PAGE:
The Ultimate Christmas List for Military Surplus Fans — Humvees, Grenade Launchers & More!

The only difference between men and boys is the price of their toys. What a timeless truism. Back in my day the Internet was called books. I spent many a rabid hour poring over the JC Penney Christmas catalog in the days leading up to the Big Event.  I could only imagine the sparkly swag that Santa might shove down the chimney to celebrate the birth of the Savior of the World. The enthusiasm with which my brothers and I ravished that tome bordered upon unseemly.

Ours was a family of modest means, so the Christmas haul was never quite insane. However, it was still the hands-down highlight of the year. It was in the runup to this most commercialized of holiday seasons that the most fun was to be had. While some of my wish list bordered upon the absurd, it still made for some simply rabid anticipation.

I have half a century under my belt nowadays, and being Santa brings me a great deal more satisfaction that being the recipient of his largess. Despite my advanced age, I can still derive a great deal of satisfaction out of fantasizing over the ideal loadout for Santa’s sleigh. While much of this will seem impractical, that is the nature of the typical gun nerd’s wish list.

The M203 Grenade Launcher

The M203 from Lewis Machine and Tool remains a relatively affordable way to add a truly exotic firearm to your typical high-end gun collection. Www.reloadableshells.com sells the reusable ammo you need to make your grenade launcher the hit of the range.

Talk about the ultimate stocking stuffer. The M203 entered service in the latter days of the Vietnam War and melded the firepower of the grenade launcher with the precision of an Infantry rifle. The 40mm grenade launcher was referred to as the Platoon Leader’s Artillery by the grunts that serviced it.

Grenade launchers are classified as Destructive Devices (DD) in the eyes of the government, and they require a $200 transfer tax and a bit of paperwork to own. Transferring a DD technically requires a Destructive Device license, something that is about as common in the Real World as fiscal restraint in Washington. However, the BATF will allow DD’s to move through conventional Class III dealers one at a time so long as the volume doesn’t become excessive.

While many munitions manufacturers don’t care for the business of the typical American civilian shooter, Lewis Machine and Tool is a gleaming exception. Their grenade launchers are military grade, and they sell directly to the public. High Explosive rounds are unobtainable, but the wares from ReloaderShells.com are just about the coolest exotic ammunition in the world. 12-gauge adaptors, smoke rounds, flechette loads, and beehive cartridges that fire four .410 shotgun shells simultaneously will put the thump in your thumper. An LMT M203 will cost you about $1,600 before the transfer tax.

The Barrett M82A1

The Barrett M82A1 is a modern day military icon. Heavy at 32 pounds and immensely powerful, the Barrett Light Fifty will bring the pain at insane ranges.

The M82A1 .50BMG Anti-Materiel Rifle has become an American icon. Long recoil operated in the manner of the Browning Auto-5 shotgun, the M82A1 is the very embodiment of man-portable firepower. Feeding from a detachable ten-round box magazine and offering unprecedented precision long range heavy caliber firepower, the M82A1 has seen plenty of action in the ongoing Global War on Terror as well as on screens both large and small.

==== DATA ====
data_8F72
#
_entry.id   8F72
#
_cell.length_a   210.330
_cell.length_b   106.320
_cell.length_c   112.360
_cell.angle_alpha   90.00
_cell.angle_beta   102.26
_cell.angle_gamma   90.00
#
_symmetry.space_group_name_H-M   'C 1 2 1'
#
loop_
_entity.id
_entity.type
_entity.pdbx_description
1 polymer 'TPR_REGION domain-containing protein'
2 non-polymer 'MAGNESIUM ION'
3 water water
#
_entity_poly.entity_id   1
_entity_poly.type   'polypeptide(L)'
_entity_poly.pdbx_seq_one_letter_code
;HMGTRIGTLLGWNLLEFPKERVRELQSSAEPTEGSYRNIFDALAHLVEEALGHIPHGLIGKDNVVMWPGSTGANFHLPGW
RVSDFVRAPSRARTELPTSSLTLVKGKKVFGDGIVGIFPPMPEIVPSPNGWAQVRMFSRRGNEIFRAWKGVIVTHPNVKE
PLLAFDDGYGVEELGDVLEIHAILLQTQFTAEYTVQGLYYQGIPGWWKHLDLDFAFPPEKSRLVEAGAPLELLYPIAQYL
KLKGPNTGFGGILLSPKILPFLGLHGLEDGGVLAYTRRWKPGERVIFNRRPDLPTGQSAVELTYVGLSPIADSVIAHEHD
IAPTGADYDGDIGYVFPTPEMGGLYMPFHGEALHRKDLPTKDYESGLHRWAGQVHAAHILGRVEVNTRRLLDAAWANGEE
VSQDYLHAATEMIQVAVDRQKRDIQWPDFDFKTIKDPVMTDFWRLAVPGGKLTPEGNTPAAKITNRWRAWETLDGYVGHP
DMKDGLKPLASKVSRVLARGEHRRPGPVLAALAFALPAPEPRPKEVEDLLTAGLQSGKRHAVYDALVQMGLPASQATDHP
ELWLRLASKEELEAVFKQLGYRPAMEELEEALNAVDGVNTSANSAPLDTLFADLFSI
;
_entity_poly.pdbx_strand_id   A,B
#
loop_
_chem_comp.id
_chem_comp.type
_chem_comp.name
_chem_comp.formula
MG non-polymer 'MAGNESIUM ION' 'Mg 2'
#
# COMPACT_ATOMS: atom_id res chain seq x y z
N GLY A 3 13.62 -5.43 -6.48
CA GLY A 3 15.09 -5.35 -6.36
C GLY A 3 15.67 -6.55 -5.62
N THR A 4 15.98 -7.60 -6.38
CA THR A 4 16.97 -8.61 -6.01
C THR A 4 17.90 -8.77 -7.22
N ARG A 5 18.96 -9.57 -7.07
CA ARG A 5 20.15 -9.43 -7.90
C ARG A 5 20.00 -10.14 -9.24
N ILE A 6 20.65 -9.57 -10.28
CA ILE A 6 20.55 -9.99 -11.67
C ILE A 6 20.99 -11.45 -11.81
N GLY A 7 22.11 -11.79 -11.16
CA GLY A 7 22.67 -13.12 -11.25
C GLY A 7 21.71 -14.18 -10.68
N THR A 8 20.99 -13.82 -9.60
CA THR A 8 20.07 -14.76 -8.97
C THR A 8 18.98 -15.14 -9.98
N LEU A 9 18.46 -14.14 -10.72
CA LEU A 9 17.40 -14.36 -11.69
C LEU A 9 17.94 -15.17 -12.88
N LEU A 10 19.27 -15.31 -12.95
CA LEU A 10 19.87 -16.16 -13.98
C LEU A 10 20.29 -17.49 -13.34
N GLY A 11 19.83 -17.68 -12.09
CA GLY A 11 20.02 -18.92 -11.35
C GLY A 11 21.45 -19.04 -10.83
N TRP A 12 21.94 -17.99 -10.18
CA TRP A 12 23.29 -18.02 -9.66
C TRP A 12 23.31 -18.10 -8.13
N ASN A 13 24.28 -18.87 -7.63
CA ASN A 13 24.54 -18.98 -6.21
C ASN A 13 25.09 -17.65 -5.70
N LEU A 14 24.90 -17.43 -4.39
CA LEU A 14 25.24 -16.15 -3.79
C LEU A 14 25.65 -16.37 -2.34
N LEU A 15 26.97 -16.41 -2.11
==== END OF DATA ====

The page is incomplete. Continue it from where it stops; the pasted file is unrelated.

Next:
The M82A1 is a deceptively simple gun. The massive barrel and bolt recoil as a unit upon firing. This feature combined with the gun’s unique harmonica muzzle brake makes recoil manageable despite the massive dimensions of the cartridge. I would realistically describe the experience as comparable to firing a 20-gauge shotgun. Found only in the most lavishly stocked gun collections, the Barrett M82A1 is the perfect gift for the well-funded gun nerd on your Christmas list. Buying an M82A1 new with a Leupold Mk IV optic will set you back about ten grand.

www.barrett.net

The Thompson Submachine Gun

The Thompson submachine gun is the jewel of any well-stocked gun collection. New-made semi auto versions are relatively affordable. Originals with a story cost a holy fortune.

Designed in the closing days of World War I and transformed into an icon by the likes of John Dillinger, Pretty Boy Floyd, and similar ilk, the Tommy Gun is the crown jewel of any well-heeled gunroom. The Thompson was produced in several variations for both military and Law Enforcement service. While it has been more than seventy years since the Maguire Corporation ceased production of the gun for the government, Thompsons of various flavors are still available for sale at a price.

Original selective fire Colt Tommies in decent condition or sporting a known historical providence cost as much as a house. Modern semiautomatic versions still roll off the lines today at around $1,500 retail. Whether your aspirations settle on modern reproductions or the rarefied originals depends upon how well funded Santa might be this year.

www.auto-ordnance.com

World War II Relics